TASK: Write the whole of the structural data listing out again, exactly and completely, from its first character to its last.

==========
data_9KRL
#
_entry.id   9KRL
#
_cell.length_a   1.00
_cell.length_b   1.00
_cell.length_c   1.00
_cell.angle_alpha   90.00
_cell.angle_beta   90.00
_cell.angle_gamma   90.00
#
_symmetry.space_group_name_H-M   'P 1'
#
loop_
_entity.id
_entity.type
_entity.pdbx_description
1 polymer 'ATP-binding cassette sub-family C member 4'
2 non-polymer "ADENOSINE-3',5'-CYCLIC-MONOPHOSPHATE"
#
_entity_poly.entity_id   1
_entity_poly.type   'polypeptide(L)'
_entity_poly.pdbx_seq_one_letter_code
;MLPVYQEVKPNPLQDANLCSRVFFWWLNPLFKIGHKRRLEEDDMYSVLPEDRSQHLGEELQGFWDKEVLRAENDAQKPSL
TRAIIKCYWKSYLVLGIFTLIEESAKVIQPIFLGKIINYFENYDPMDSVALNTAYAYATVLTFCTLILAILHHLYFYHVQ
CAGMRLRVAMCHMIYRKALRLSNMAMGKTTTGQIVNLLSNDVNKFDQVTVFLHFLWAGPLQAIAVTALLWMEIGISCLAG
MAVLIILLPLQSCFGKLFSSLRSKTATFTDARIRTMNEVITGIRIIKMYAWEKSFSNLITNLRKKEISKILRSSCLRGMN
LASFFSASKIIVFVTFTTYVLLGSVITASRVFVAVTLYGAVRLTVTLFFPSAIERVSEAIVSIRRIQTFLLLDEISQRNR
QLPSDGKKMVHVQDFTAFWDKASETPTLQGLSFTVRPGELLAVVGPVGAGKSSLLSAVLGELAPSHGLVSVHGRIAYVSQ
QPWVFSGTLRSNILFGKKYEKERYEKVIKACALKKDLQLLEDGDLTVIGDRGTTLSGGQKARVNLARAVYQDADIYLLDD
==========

data_9KRL
#
_entry.id   9KRL
#
_cell.length_a   1.00
_cell.length_b   1.00
_cell.length_c   1.00
_cell.angle_alpha   90.00
_cell.angle_beta   90.00
_cell.angle_gamma   90.00
#
_symmetry.space_group_name_H-M   'P 1'
#
loop_
_entity.id
_entity.type
_entity.pdbx_description
1 polymer 'ATP-binding cassette sub-family C member 4'
2 non-polymer "ADENOSINE-3',5'-CYCLIC-MONOPHOSPHATE"
#
_entity_poly.entity_id   1
_entity_poly.type   'polypeptide(L)'
_entity_poly.pdbx_seq_one_letter_code
;MLPVYQEVKPNPLQDANLCSRVFFWWLNPLFKIGHKRRLEEDDMYSVLPEDRSQHLGEELQGFWDKEVLRAENDAQKPSL
TRAIIKCYWKSYLVLGIFTLIEESAKVIQPIFLGKIINYFENYDPMDSVALNTAYAYATVLTFCTLILAILHHLYFYHVQ
CAGMRLRVAMCHMIYRKALRLSNMAMGKTTTGQIVNLLSNDVNKFDQVTVFLHFLWAGPLQAIAVTALLWMEIGISCLAG
MAVLIILLPLQSCFGKLFSSLRSKTATFTDARIRTMNEVITGIRIIKMYAWEKSFSNLITNLRKKEISKILRSSCLRGMN
LASFFSASKIIVFVTFTTYVLLGSVITASRVFVAVTLYGAVRLTVTLFFPSAIERVSEAIVSIRRIQTFLLLDEISQRNR
QLPSDGKKMVHVQDFTAFWDKASETPTLQGLSFTVRPGELLAVVGPVGAGKSSLLSAVLGELAPSHGLVSVHGRIAYVSQ
QPWVFSGTLRSNILFGKKYEKERYEKVIKACALKKDLQLLEDGDLTVIGDRGTTLSGGQKARVNLARAVYQDADIYLLDD